What would be America's best way to win? We've already secured some oil resources, we need to build a harbor!
  • No surprise (Score:5, Interesting)

    by Jah-Wren Ryel (80510) on Friday May 30, 2003 @09:15AM (#6075761)
    Almost anyone who is a technophile was weaned on stories of colonies on the moon and mars by the new millenium. NASA, for better or for worse, never fullfilled those dreams. But now that some of those technophiles are all grown up and have a billion and a half dollars, it only makes sense that they would start to use their new-found power to realize the dreams of their youth.

    As a fellow dreamer, I can't think of a better outcome to the dotcom-dotbomb cycle than the kick-off of a vibrant commercial space industry. (Well, maybe the immediate cessation of world poverty and the industrial destruction of the environment. But the chances of that happening even with a couple of motivated dotcom dreamers at the helm, are probably close to nil. At least space doesn't have too much in the way of entrenched powers that prefer the status quo.)
  • by Tackhead (54550) on Friday May 30, 2003 @09:17AM (#6075779)
    As a Westerner, I'd prefer that the first lunar colony be American.

    As a Westerner who sadly recognizes the fact that his society has abandoned space exploration and colonization, I'm more than happy for the Chinese lunar colonists. At least some members of homo sapiens will get to leave the rock.

    But as a Westerner who's read Heinlein, I'm pretty sure that sooner or later, those guys are going to end up more free and more happy than their government could ever imagine possible, even in its worst nightmares.

    You go, Chinese guys. More power to ya.

    Heinlein was a starry-eyed optimist to think it could ever happen on Earth, but he had a valid point on Luna - any resource-rich, low-population, but otherwise harsh environment practically necessitates the development of certain cultural norms.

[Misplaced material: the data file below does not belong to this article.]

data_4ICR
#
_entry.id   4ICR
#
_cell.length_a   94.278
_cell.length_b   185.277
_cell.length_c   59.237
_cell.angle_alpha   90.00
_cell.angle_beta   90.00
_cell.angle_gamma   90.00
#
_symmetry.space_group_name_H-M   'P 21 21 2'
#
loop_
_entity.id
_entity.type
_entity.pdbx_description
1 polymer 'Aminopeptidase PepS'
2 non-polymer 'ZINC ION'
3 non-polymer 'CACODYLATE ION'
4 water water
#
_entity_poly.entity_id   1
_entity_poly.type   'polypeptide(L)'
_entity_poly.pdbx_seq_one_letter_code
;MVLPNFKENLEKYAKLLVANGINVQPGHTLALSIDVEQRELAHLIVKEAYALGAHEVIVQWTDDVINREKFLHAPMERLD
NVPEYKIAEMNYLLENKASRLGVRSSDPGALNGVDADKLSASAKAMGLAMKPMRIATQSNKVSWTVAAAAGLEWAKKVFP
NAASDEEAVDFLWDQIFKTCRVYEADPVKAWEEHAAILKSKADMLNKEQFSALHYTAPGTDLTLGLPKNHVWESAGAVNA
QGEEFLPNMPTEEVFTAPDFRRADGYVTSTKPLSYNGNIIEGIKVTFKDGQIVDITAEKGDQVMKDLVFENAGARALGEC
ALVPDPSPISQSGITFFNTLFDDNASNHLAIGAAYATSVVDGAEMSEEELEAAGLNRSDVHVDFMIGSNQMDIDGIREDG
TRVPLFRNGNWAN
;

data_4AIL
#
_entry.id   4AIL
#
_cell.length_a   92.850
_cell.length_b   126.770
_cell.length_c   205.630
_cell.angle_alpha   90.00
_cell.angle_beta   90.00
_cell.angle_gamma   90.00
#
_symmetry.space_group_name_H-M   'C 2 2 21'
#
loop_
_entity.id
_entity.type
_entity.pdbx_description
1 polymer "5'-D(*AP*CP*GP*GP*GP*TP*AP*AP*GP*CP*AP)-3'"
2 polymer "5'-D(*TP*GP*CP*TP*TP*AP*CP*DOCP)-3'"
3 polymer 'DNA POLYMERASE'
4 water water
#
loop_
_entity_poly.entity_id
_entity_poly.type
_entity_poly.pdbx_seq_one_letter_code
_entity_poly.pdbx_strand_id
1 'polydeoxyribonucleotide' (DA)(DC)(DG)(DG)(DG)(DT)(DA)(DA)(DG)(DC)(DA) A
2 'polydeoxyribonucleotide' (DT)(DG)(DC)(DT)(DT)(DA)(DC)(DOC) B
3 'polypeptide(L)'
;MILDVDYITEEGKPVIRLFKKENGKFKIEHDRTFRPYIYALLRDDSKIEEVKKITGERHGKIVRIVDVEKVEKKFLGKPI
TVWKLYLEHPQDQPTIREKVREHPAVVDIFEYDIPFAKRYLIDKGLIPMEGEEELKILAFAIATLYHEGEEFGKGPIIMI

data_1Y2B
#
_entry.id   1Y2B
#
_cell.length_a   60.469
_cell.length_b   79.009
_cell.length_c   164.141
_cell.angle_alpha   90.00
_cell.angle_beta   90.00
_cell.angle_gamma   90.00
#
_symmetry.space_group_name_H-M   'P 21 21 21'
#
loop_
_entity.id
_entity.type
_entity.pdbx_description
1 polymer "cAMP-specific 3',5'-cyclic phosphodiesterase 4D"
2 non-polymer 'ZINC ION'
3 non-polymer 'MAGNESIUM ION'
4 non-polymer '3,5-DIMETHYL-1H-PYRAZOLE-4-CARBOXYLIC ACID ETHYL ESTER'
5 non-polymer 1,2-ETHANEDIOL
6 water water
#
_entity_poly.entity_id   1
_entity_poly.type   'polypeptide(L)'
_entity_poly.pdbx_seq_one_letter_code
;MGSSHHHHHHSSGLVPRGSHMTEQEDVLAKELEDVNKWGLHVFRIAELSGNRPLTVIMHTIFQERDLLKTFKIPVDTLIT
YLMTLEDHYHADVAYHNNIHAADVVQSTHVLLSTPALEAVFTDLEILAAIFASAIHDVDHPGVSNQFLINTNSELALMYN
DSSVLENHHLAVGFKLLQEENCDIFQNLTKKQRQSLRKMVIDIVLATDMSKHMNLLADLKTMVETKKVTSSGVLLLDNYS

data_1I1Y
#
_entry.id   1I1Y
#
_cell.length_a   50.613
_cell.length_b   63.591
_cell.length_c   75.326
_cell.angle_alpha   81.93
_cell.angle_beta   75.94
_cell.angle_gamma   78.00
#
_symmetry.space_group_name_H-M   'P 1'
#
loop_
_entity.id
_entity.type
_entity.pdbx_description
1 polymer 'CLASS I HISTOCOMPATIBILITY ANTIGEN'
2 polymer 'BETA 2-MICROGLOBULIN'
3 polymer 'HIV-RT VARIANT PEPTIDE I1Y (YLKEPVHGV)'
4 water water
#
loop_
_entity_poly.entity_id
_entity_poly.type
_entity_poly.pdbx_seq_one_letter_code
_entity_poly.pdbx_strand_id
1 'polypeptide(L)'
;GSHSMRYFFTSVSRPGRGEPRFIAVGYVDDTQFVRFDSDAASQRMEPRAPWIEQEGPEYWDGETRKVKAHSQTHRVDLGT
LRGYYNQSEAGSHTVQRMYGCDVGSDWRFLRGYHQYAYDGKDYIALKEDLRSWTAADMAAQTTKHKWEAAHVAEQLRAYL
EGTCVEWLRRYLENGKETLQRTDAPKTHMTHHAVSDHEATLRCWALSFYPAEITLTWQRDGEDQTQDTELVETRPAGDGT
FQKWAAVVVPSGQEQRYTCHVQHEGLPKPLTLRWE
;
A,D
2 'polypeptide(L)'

• Other older articles (Score:3, Informative)

    by KingPrad (518495) on Friday May 30, 2003 @09:18AM (#6075789)
    At the website for Space Policy Digest (now defunct) there are archived articles on the Chinese space programs. The site is here: http://spacepolicy.org/page_archive.html

    One of the most interesting is: "Let's Challenge China to a Space Race"

    http://spacepolicy.org/page_mw0100.html

    But there are a ton of others, all very well written on many aspects of the space program's flaws, successes, interaction with congress, other countries' programs, etc.

  • by borkus (179118) on Friday May 30, 2003 @09:26AM (#6075867) Homepage
    One of the benefits of the Apollo program wasn't just the science done on the moon, but all of the technological innovations that had to be made in order for it to happen. Sure some of those innovations are relatively mundane (like Tempurpedic Mattresses). However, it also helps you build a huge amount of expertise in aerospace and electronics - industries that would help China both commercially and miliatarily.
  • by Markvs (17298) on Friday May 30, 2003 @09:27AM (#6075877) Journal
    This is a nation which still hasn't launched a person into space, let alone have the capacity to go to the moon soon. At the time of the Apollo missions, the US was spending 1% (http://members.aol.com/dsportree/VH04.htm) of the GNP on NASA. The Soviets were probably spending about the same amount of dough. That's was 6 billion in 1967 dollars, or about 32 billion dollars today. Can China afford this? I'm dubious, especially given the current world economy.

    Tack on the expenses both nations had (US with Mercury & Gemini, USSR with the various Vostok missions), and the experience China will have to gain... I'd wager on a 2012 landing and 2020 at best for a permanent base. It will take many heavy-lifting flights to get stuff to the moon, and just one disaster to set back the whole timeframe.

    Further, the natural Chinese economic advantage (lots of cheap labor), is of little value in the aerospace realm. Sure, you can have folks using picks and shovels on a dam along side modern construction equipment. But on a Saturn V/N-1 type rocket? Not likely.

    Can they do it? Sure. So could ESA, Japan and probably a half dozen other nations like Australia, Brazil or India. Will they? Probably, they want the bragging rights. But by 2006? No way.

    • by HarveyBirdman (627248) on Friday May 30, 2003 @10:17AM (#6076407) Journal
      Further, the natural Chinese economic advantage (lots of cheap labor), is of little value in the aerospace realm. Sure, you can have folks using picks and shovels on a dam along side modern construction equipment. But on a Saturn V/N-1 type rocket? Not likely.

      Yeah, but they have the labor to build so many bad rockets, all they'd have to do is stack them up and climb to the moon. :-)

  • by notestein (445412) on Friday May 30, 2003 @09:34AM (#6075935) Homepage Journal
    There are only a few reasons to go to the Moon that I can see.

    1. Scientific. These are pretty weak. Some nice radio and optical telescopes could be set up on the dark side. However, the next Space Telescope will be placed at Lagrange Point 2. That's pretty clean from Earthly interference and cheaper than the Moon. Exploration? Really, what are we going to find that will be useful that can not be done robotically?